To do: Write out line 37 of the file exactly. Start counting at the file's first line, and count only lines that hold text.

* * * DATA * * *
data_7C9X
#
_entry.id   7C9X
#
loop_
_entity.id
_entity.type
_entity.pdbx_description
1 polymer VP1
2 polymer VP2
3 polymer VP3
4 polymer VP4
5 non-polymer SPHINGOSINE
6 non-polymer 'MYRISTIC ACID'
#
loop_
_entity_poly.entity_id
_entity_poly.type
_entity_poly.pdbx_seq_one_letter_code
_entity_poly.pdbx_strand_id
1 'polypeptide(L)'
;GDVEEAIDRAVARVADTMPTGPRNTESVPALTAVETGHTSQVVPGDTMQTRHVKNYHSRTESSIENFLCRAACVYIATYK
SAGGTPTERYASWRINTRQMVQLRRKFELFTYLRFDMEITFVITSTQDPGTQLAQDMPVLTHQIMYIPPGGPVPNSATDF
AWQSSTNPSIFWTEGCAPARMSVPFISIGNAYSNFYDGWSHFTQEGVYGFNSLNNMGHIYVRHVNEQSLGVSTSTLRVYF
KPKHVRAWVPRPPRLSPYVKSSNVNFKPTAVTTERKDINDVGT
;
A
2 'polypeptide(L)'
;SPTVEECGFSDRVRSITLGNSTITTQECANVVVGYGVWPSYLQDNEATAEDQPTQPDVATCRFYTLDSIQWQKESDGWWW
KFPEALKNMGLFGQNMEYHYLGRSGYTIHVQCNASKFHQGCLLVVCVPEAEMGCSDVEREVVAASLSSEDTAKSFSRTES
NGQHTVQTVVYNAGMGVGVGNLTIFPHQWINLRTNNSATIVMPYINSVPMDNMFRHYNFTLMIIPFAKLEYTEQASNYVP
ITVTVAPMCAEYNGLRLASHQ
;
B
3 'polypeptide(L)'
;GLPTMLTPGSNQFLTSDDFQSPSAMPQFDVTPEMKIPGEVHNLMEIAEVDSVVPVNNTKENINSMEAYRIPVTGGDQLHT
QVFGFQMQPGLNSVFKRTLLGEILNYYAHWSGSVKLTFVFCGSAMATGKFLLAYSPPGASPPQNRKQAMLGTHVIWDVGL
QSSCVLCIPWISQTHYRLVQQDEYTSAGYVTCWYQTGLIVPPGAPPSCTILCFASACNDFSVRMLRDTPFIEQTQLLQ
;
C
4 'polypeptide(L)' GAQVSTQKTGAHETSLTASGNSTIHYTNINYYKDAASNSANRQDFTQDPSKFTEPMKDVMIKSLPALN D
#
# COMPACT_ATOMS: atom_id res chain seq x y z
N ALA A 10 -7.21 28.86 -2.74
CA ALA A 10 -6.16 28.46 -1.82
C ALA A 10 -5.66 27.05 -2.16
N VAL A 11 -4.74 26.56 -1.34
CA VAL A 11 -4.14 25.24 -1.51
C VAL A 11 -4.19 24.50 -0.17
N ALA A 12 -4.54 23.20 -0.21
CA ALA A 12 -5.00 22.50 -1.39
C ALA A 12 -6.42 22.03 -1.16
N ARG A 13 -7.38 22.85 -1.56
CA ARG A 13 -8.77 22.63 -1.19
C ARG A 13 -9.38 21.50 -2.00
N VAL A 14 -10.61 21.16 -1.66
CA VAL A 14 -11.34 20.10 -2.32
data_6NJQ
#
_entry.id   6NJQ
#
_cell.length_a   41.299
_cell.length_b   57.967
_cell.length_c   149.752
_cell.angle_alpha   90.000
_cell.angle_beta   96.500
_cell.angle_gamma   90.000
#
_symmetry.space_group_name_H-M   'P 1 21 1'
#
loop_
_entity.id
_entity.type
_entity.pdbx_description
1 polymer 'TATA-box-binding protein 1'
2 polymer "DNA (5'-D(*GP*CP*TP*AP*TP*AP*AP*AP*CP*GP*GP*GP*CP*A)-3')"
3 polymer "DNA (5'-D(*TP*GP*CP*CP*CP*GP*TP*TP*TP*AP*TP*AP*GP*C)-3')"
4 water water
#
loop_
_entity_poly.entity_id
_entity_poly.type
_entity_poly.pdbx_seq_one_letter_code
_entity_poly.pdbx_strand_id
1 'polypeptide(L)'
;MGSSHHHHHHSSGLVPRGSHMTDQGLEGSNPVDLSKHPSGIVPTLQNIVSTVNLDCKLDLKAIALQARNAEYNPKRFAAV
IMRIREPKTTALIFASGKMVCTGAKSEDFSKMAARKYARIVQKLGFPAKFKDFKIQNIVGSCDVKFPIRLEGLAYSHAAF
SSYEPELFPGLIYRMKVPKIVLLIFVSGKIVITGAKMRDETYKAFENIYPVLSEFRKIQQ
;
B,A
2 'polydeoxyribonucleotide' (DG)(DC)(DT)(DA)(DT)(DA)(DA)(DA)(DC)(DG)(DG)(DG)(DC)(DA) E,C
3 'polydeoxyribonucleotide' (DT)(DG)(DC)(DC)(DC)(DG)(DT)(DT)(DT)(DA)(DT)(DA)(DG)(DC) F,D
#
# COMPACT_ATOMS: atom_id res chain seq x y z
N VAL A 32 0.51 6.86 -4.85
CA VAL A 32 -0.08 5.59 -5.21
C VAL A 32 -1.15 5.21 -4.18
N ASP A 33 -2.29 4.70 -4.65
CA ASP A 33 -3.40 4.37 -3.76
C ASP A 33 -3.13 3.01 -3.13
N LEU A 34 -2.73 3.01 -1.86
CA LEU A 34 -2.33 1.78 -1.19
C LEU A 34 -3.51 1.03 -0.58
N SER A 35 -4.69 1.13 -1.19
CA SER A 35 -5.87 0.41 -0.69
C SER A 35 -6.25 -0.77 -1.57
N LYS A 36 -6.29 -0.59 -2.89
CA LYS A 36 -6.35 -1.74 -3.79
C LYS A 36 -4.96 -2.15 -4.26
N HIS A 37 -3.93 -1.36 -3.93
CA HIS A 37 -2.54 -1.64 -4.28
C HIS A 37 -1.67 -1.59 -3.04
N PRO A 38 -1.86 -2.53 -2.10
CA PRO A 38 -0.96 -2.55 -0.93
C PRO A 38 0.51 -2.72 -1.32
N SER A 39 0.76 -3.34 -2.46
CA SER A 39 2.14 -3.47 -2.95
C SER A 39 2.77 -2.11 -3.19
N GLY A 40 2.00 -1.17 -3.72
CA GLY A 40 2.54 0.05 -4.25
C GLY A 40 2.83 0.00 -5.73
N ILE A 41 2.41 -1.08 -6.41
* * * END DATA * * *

QVFGFQMQPGLNSVFKRTLLGEILNYYAHWSGSVKLTFVFCGSAMATGKFLLAYSPPGASPPQNRKQAMLGTHVIWDVGL